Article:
The Hamptons buzz and hum in July. City-folk braving the three hour drive for a weekend respite from an overly ripe Big Apple head determinedly for surf and society. Part of the escapist appeal of the Hamptons lies in the art fairs; ArtHamptons (7/13-15), artMRKT Hamptons (7/19-22), and Art Southampton (7/26-30).
These are small fairs; many galleries represented are appointment-only specialty venues. But the offerings are usually, and this year appears to be no different, well curated and shaped with the collector in mind. This means established names, blue-chip work, and often a more historic or traditional focus. And for entertainment, there are themed events like “Pretty People Paint Pollock”—just to keep it light.
Katherine Desjardins, "MayB", 2007-2012, ink and brush, mixed media on mylar, 17" x 15.5"; Courtesy of Kasia Kay Art Projects, Chicago. At ArtHamptons.
ArtHamptons, now in its fifth year, boasts 75 galleries housed in its new location among the rolling fields of Nova’s Ark, a “modern stonehenge” according to the artist behind its construction, Nova Mihai Popa. Polo fields with scheduled matches surround the park and events and talks fill the schedule, including an evening with Cheech Marin who currently holds the largest collection of Chicano art in America. This year is the centennial celebration of Pollock, hence the “Pretty People” affair benefiting the Pollock-Krasner House. And of course lots of strolling and people watching will be on tap as well.
Watch for these highlights while you browse: Danziger Projects (New York) for a solid and exciting mix of photographers; Parker’s Box, a Brooklyn mainstay with a great selection of emerging artists; don’t miss painters Kevin Berlin and Elisa Johns at Kasia Kay Art Projects (Chicago); and a definite stop is Eli Klein (New York and Beijing) for contemporary Chinese works both in the emerging and established markets. Finally, from across the pond, Woolff Gallery (London), one of the bastions of young, contemporary art, will be showing for its fourth year at ArtHamptons (and this year at Art Southampton as well). Nick Woolff is looking to the Hamptons as a bit of a break: “it has a different feeling to a city fair where visitors are often pressed for time. The atmosphere here has a holiday feel, visitors are relaxed.” Yet sales for Woolff have been consistently good all four years, buoyed by “very good, knowledgeable collectors.” Plus, and here Woolff seems most keen, “it is also a great chance for us Londoners to see some sunshine…at last.”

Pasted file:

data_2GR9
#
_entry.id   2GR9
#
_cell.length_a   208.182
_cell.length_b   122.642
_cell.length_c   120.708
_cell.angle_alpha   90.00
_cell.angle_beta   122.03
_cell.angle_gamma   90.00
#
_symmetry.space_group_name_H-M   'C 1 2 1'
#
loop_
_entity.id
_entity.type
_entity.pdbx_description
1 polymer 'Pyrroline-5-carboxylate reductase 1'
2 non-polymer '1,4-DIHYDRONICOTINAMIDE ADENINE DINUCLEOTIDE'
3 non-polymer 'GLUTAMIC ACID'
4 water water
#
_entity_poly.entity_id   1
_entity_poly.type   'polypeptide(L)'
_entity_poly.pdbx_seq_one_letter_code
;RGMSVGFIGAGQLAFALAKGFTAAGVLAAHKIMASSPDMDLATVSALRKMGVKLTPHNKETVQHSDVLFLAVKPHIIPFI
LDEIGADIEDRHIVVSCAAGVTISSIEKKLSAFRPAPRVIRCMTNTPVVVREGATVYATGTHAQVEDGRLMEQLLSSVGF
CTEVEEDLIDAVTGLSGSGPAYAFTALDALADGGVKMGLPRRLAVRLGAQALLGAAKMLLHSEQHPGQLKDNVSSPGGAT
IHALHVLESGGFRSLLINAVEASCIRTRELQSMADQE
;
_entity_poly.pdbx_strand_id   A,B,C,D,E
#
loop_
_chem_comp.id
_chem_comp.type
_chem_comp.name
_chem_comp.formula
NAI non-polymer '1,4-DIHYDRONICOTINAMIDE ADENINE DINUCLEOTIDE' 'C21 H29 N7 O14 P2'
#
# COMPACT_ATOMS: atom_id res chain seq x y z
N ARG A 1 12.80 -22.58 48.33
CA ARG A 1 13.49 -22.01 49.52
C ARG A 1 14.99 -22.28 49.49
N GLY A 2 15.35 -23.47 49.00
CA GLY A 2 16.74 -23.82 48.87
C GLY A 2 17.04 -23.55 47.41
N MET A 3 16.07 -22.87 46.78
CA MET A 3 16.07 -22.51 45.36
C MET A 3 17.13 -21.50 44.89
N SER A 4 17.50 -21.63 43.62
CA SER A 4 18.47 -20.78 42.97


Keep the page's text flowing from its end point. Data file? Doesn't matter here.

Claire Sherman, Cliff and Water, 2012, oil on canvas, 78 x 66 in.; Courtesy of DCKT Contemporary. At artMRKT Hamptons, booth #101.
artMRKT Hamptons is in its second year, an extension of artMRKT Productions, a Brooklyn-based fair organizer. Taking with them 40 galleries, up from 30 last year, artMRKT Hamptons is the younger, fresher fair. Its galleries are overwhelmingly dealing in contemporary works, with many works completed just this year. If there is an old money/young money distinction to be made here, artMRKT is the latter. For the lovers of groundbreaking art that may or may not rise in value but sure-as-hell looks cool, this is the fair for you. We are especially looking towards seeing: Morgan Lehman (New York), especially Kim McCarty; DCKT Contemporary (New York), look out for Claire Sherman, her works are luscious; Tseng Kwong Chi’s Keith Haring photographs at Eric Firestone Gallery (East Hampton); and Lesley Heller Workspace (New York), who especially focuses on up and comers. But really, the whole fair looks to be exciting.
Bernar Venet, Two Indeterminate Lines, 2006, rolled steel, 200 x 235 x 240cm; Courtesy of Galerie Forsblom, Helsinki. At Art Southampton.
Art Southampton, a production of Art Miami, opens for the first time this year and features 50 leading galleries. Much like ArtHamptons, Art Southampton offers a diverse selection of well-known artists and galleries. Both are collector’s fairs in the strictest sense and many of the same galleries will be on view at each fair. Expect to see primary and secondary selections, from stalwarts like Jenkins Johnson Gallery (New York and San Francisco), Galerie Terminus (Munich), and KM Fine Arts (Chicago). For more experimental work, check out Dean Project (New York), Cynthia Corbett Gallery (London), Galerie Forsblom (Helsinki), and Witzenhausen Gallery (Amsterdam and New York).
****Special thanks to Woolff Gallery for supplying ArtSlant readers with a free day pass to ArtHamptons. Just click here.****
[Image on top: Russell West, 'Happy Hour II', 160 x 120 x 10cm, oil on wire on board; Courtesy of Woolff Gallery, London. At Art Southampton.)